I’m finding it really interesting to see the wealth of refreshingly different cycling journals out there that are coming into my orbit. At the moment I have a subscription to Cycling Weekly (I know, don’t mock) and I also buy a couple of the monthly cycling magazines like Cycling Active or Bike Buyer.
These publications are all ok and do the job of providing me with good training and kit updates, as well as info about the pro circuit and general cycling news. But a bit like those running magazines, and I guess most magazines, they tend to make me feel inadequate. When I read endless articles about optimum 5-day training schedules and diets when it’s all I can do to ride a few miles to work and grab a bowl of cereal in the morning, I feel a little useless. A full time job and two children don’t permit me to go on a 5 day schedule and I’m lucky if I get a long ride in once every three weeks or so. And my diet! It’s improving but like everyone I have my weaknesses, chocolate being one of them. The perfection makes me feel like s*”t.
New Kids on the Block
This batch of new cycling magazines is exciting because they all exhibit a distinct lack of such fodder and concentrate instead on the more prosaic aspects of cycling.
Although not a new magazine, it’s now 22 issues old, Rouleur does come into the category of cycling magazines that are different to the mass-market likes of Cycling Weekly. It’s a beautifully produced publication, published bi-monthly and, for me, it captures all of the romance of the obsessional road cyclist. The articles, are lovingly photographed and although I find some of the writing a little like pretentious art or pop-culture journalism, I like the overall feel of the thing. It’s very stylised, as you would expect.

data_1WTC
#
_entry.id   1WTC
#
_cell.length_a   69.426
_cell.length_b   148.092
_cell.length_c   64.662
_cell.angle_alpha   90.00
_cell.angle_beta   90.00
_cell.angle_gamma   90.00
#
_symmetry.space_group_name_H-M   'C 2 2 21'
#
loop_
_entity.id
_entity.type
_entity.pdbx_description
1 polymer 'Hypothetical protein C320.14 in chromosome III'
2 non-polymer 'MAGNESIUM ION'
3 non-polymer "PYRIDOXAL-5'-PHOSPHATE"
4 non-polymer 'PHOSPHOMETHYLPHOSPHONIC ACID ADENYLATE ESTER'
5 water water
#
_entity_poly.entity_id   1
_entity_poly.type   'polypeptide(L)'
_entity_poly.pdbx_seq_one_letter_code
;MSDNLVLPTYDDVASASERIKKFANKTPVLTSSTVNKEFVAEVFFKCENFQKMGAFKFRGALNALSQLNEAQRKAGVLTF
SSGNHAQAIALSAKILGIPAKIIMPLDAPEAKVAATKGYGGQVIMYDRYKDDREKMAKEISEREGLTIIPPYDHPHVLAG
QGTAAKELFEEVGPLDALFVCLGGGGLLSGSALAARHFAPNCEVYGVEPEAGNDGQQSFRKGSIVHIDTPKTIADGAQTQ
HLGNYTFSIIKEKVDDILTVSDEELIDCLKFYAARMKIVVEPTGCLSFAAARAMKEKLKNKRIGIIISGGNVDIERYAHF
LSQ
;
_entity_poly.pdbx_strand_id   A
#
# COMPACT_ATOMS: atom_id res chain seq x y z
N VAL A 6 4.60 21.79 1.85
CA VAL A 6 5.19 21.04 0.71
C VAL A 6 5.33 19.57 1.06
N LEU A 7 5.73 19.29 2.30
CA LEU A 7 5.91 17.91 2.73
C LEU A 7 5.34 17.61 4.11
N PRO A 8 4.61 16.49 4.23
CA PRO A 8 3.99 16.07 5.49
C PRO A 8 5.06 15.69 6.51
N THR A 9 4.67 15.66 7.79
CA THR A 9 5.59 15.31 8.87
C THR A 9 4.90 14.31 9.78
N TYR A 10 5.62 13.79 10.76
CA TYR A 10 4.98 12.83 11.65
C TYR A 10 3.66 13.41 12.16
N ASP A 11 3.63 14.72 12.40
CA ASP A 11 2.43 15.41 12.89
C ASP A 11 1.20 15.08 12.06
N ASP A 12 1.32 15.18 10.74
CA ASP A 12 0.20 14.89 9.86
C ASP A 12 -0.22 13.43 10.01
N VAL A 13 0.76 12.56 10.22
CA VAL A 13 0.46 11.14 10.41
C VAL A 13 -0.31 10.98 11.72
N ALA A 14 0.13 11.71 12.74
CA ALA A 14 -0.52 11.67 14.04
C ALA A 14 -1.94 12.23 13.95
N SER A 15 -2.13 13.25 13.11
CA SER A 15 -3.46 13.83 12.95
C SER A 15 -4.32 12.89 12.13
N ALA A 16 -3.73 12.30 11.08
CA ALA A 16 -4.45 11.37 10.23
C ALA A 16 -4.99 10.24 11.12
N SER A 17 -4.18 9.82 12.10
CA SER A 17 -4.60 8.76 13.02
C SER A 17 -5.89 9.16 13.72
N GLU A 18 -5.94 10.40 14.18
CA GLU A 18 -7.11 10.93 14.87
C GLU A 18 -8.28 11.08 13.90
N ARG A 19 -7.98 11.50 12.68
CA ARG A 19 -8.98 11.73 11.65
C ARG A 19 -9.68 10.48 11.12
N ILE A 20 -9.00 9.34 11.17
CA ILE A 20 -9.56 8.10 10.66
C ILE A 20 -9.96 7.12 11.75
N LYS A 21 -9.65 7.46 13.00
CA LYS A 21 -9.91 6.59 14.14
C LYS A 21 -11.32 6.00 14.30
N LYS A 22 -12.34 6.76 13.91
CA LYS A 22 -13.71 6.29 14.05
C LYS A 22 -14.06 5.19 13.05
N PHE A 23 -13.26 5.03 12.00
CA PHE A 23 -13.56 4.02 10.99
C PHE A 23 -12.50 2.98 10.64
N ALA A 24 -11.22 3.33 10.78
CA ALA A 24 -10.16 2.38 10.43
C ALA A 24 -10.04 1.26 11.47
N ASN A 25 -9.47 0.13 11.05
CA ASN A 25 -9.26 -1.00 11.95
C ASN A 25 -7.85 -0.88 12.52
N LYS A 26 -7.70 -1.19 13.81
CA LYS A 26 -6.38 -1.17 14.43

I want to know about how it feels to climb a Tour stage, to follow a frame builder at work or look at the life of a young pro cyclist and I want to look at photographs of the heroes of yesteryear. These are the kinds of articles it gives me and you can tell that the writers are as obsessed with cycling as are the readers, if not more so. It’s not cheap, at 10 of our British pounds a pop, but it is lovely. My only gripe, as with most things cycling, is that it seems to cater only for the male reader. There are many women out there who are interesting enough for an article, or interesting enough women writers to be able to contribute intelligently to the throng. I’d like to see some if their output in Rouleur. Issue 22 is out now but if you want to get one, make it quick because they sell out pretty damn fast. The guys at Going Going Bike are selling copies of Rouleur so that’s a good place to grab a copy.
The Ride Journal is another beauty, now onto issue 5. I have yet to get my hands on a copy but if the last few are anything to go by, it should be great. The Ride is another very stylised magazine, thickly bound, like a book almost, made from matt, very thick, paper but this one is produced to appeal to all cyclists. Unlike Rouleur, which is mainly concerned with road cycling, The Ride has articles and advertising from all disciplines from road to mtb, fixed gear and trekking to name but a few. The articles are written by diverse lot of contributors, all with a different perspective and it’s full of humour. Issue 4 featured such a huge roll call of articles and I haven’t finished it yet. At £7 it’s a bargain. It’s a fest of bicycle lust and rather than making me feel bad, it just makes me want to do it more. I got my last one from Condor Cycles but you can get one here.
Boneshaker is on to Issue 3. It’s published by a Bristol-based collective, cunningly named the Bristol Bike Collective. It’s full of articles and personal stories about people and projects doing things with bicycles around the globe. It seems to appeal to both bike-heads and those who may not yet have experienced life on two-wheels, but like Rouleur and The Ride, the production values are high end. It looks and feels good. It’s a little cheaper than the other two, at £5 and you can get it here or on the Going Going Bike auction. Issue 4 is due soon.
So, if you like to read about cycling, but you’re a bit fed up with standard cycling mags, try these. Are there any I’ve missed?
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As seen on The Guardian, BBC and The Independent.